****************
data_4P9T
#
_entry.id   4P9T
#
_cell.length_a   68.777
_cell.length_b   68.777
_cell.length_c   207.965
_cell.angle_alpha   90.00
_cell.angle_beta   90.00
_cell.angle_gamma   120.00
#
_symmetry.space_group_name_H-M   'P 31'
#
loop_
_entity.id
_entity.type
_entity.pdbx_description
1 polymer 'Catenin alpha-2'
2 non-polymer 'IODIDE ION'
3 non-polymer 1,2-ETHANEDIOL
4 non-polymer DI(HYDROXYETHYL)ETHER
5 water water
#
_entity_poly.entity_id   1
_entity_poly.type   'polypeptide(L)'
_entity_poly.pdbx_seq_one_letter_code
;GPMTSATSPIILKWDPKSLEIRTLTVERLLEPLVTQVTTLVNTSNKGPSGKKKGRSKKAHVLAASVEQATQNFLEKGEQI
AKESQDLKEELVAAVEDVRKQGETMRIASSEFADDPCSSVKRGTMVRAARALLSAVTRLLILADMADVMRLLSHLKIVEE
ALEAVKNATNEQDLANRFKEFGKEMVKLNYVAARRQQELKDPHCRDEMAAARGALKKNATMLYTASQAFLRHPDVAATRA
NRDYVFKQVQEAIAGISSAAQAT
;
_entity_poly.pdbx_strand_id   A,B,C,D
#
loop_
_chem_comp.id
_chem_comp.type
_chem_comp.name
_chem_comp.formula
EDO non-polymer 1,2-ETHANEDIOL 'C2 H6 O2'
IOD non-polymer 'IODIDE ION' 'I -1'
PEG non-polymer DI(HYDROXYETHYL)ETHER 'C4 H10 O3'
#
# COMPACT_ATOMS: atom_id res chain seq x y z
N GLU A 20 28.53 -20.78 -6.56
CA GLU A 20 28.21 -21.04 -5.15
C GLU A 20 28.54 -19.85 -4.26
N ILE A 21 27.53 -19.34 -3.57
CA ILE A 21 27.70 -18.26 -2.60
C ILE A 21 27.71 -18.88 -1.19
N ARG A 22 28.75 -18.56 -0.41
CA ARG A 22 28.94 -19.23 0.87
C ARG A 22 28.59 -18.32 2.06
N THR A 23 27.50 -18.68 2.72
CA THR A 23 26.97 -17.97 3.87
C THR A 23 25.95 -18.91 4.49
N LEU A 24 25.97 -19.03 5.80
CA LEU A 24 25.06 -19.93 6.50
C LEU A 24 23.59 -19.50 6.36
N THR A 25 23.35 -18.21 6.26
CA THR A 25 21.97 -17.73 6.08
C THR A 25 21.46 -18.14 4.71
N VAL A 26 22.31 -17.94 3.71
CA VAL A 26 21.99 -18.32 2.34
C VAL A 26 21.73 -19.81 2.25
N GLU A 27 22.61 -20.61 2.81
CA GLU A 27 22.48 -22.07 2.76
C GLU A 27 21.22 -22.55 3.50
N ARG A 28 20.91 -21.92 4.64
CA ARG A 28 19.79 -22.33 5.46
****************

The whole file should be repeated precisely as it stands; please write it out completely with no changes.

data_4P9T
#
_entry.id   4P9T
#
_cell.length_a   68.777
_cell.length_b   68.777
_cell.length_c   207.965
_cell.angle_alpha   90.00
_cell.angle_beta   90.00
_cell.angle_gamma   120.00
#
_symmetry.space_group_name_H-M   'P 31'
#
loop_
_entity.id
_entity.type
_entity.pdbx_description
1 polymer 'Catenin alpha-2'
2 non-polymer 'IODIDE ION'
3 non-polymer 1,2-ETHANEDIOL
4 non-polymer DI(HYDROXYETHYL)ETHER
5 water water
#
_entity_poly.entity_id   1
_entity_poly.type   'polypeptide(L)'
_entity_poly.pdbx_seq_one_letter_code
;GPMTSATSPIILKWDPKSLEIRTLTVERLLEPLVTQVTTLVNTSNKGPSGKKKGRSKKAHVLAASVEQATQNFLEKGEQI
AKESQDLKEELVAAVEDVRKQGETMRIASSEFADDPCSSVKRGTMVRAARALLSAVTRLLILADMADVMRLLSHLKIVEE
ALEAVKNATNEQDLANRFKEFGKEMVKLNYVAARRQQELKDPHCRDEMAAARGALKKNATMLYTASQAFLRHPDVAATRA
NRDYVFKQVQEAIAGISSAAQAT
;
_entity_poly.pdbx_strand_id   A,B,C,D
#
loop_
_chem_comp.id
_chem_comp.type
_chem_comp.name
_chem_comp.formula
EDO non-polymer 1,2-ETHANEDIOL 'C2 H6 O2'
IOD non-polymer 'IODIDE ION' 'I -1'
PEG non-polymer DI(HYDROXYETHYL)ETHER 'C4 H10 O3'
#
# COMPACT_ATOMS: atom_id res chain seq x y z
N GLU A 20 28.53 -20.78 -6.56
CA GLU A 20 28.21 -21.04 -5.15
C GLU A 20 28.54 -19.85 -4.26
N ILE A 21 27.53 -19.34 -3.57
CA ILE A 21 27.70 -18.26 -2.60
C ILE A 21 27.71 -18.88 -1.19
N ARG A 22 28.75 -18.56 -0.41
CA ARG A 22 28.94 -19.23 0.87
C ARG A 22 28.59 -18.32 2.06
N THR A 23 27.50 -18.68 2.72
CA THR A 23 26.97 -17.97 3.87
C THR A 23 25.95 -18.91 4.49
N LEU A 24 25.97 -19.03 5.80
CA LEU A 24 25.06 -19.93 6.50
C LEU A 24 23.59 -19.50 6.36
N THR A 25 23.35 -18.21 6.26
CA THR A 25 21.97 -17.73 6.08
C THR A 25 21.46 -18.14 4.71
N VAL A 26 22.31 -17.94 3.71
CA VAL A 26 21.99 -18.32 2.34
C VAL A 26 21.73 -19.81 2.25
N GLU A 27 22.61 -20.61 2.81
CA GLU A 27 22.48 -22.07 2.76
C GLU A 27 21.22 -22.55 3.50
N ARG A 28 20.91 -21.92 4.64
CA ARG A 28 19.79 -22.33 5.46